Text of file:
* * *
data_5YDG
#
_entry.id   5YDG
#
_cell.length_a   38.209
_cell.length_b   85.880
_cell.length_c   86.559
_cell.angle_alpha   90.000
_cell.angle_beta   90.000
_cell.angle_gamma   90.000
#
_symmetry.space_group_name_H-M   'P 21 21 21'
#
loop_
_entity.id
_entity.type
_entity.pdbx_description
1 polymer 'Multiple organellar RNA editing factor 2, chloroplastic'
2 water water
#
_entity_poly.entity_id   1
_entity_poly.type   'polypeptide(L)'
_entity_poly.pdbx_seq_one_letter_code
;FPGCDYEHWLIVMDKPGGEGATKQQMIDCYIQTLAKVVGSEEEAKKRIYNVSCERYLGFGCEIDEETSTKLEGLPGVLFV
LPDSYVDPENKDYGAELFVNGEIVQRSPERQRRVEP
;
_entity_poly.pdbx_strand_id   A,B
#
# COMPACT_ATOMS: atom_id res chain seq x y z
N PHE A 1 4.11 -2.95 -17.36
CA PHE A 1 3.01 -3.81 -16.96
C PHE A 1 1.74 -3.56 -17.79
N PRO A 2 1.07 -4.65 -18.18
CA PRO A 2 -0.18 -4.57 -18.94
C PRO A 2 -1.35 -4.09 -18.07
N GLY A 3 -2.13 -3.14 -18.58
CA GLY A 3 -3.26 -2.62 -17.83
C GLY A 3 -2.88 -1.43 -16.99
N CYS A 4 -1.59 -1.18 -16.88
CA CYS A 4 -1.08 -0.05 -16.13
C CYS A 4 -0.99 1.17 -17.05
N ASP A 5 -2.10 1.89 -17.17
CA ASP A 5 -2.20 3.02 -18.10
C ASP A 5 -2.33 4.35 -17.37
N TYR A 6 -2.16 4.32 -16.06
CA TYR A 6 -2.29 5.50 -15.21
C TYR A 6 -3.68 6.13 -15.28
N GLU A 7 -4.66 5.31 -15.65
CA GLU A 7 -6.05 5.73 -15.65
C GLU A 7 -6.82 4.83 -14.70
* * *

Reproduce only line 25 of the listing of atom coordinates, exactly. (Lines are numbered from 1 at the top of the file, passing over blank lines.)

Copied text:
LPDSYVDPENKDYGAELFVNGEIVQRSPERQRRVEP